BC Fire and Rescue Services is currently issuing a warning to citizens to be careful when charging any lithium/ion battery. Battery-related fires have increased fivefold since 2016.
The warning applies not just to electric cars, but also to smaller devices, like everything from cell phones, headphones and watches to electric bicycles and scooters.
The number of battery-related fires has increased fivefold in just six years. This figure may seem surprising, especially since lithium-ion batteries are technically safer and less likely to fail today than ten years ago.
This increase is really just a numbers game: the number of devices using batteries as a power source – rather than being powered by a wall cord – is increasing, and the more batteries you use, the higher the risk.
The popularity of battery-powered drones in recent years alone has largely contributed to more and more high-capacity lithium-ion batteries being stored and charged in homes around the world.
According to an article in Canadian Global News, Capt. Matthew Trudeau, spokesman for the Vancouver fire department, said the majority of fires were linked to batteries from electric bikes, scooters and cell phones, although battery fires laptops and other devices were also registered. The problem is by no means unique to Canada: According to the article, in October, Consumer Reports found that there were 75 electric bicycle fires in New York City in 2021 alone, resulting in 72 injuries and three deaths. Evening Standard reports that there were at least 130 similar battery fires in London last year.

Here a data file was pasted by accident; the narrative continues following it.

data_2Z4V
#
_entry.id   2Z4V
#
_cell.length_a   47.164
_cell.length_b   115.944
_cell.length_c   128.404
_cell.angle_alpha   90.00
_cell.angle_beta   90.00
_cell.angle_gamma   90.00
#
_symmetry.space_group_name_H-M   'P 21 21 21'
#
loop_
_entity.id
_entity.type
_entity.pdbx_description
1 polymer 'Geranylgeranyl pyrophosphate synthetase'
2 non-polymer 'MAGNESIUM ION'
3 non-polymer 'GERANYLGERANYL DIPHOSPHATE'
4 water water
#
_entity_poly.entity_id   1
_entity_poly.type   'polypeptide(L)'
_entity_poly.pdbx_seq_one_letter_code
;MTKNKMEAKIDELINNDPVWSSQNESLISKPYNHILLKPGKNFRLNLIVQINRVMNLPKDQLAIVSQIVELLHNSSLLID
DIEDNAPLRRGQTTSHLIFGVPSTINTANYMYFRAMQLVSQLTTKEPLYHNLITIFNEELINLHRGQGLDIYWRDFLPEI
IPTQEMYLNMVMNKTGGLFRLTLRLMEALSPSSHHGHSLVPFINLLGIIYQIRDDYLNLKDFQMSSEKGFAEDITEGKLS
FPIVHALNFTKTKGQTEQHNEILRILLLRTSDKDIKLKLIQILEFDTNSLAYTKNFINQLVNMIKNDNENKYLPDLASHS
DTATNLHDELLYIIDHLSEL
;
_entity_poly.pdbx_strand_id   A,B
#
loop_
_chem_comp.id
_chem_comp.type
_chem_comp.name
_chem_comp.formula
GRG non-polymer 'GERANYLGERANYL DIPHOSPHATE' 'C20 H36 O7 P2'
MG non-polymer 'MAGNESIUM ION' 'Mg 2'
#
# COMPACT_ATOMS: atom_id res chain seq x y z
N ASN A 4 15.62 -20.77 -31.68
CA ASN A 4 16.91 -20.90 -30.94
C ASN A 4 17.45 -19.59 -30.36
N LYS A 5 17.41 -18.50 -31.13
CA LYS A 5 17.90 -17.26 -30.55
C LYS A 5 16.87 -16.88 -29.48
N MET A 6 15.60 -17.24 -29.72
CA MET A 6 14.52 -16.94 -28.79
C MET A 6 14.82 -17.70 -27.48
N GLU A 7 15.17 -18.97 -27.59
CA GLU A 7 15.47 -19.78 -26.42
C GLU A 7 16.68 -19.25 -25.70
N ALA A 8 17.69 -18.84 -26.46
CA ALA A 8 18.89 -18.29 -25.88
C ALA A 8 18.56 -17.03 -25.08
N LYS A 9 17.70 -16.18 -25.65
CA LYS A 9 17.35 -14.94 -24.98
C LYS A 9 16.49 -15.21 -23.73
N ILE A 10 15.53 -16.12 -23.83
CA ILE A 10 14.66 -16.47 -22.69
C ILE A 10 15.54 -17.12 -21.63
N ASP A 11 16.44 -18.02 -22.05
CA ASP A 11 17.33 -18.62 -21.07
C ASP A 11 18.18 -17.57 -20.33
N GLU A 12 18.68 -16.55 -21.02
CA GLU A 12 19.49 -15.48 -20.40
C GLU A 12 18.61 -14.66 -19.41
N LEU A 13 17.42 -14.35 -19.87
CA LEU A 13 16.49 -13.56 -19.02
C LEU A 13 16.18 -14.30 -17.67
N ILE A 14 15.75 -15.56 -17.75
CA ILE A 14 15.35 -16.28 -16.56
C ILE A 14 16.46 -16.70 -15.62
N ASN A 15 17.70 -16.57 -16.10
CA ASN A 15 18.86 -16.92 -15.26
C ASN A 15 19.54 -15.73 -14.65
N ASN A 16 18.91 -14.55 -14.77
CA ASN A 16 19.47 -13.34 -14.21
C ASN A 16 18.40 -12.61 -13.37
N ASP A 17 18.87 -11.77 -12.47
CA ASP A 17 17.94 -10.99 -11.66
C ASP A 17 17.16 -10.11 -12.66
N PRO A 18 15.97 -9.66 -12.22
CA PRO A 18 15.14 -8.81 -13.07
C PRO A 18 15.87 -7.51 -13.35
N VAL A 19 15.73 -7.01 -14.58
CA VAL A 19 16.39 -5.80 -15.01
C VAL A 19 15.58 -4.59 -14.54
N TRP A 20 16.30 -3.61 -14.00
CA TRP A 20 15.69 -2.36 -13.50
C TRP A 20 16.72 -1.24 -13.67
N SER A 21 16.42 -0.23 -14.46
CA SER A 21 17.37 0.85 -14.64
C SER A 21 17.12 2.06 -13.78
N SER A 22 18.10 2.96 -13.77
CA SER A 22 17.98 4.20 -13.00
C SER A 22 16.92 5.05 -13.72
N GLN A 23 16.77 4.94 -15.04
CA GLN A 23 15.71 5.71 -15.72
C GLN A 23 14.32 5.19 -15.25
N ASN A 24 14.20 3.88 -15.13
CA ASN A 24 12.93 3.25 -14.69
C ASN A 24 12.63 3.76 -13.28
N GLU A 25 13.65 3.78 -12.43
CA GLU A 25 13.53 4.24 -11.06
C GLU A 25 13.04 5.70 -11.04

Even though thermal events in these types of batteries are statistically unusual, when a fire occurs the thermal development can, in the worst case, be very rapid, sometimes even explosive in nature. However, a battery that is about to experience a thermal event can often give you some warning signs, such as swelling, a bad odor, unusual heat, or even a clicking noise when more than normal gassing occurs. is about to happen.
Lithium-ion batteries, when fully ignited, typically burn very hot and can also pose other health risks due to toxic gases escaping from the batteries during and after the thermal event. It is important, however, not to be afraid of the technology itself, but to familiarize yourself with some of the warning signs that a battery is about to fail, and to know the “do’s and don’ts”. not do” to reload them. Cover photo: In order to test the safety of Li-ion batteries, an 18650 cell was exposed to the force of a hammer, resulting in an explosion. Still from the video clip below, dated August 27, 2019.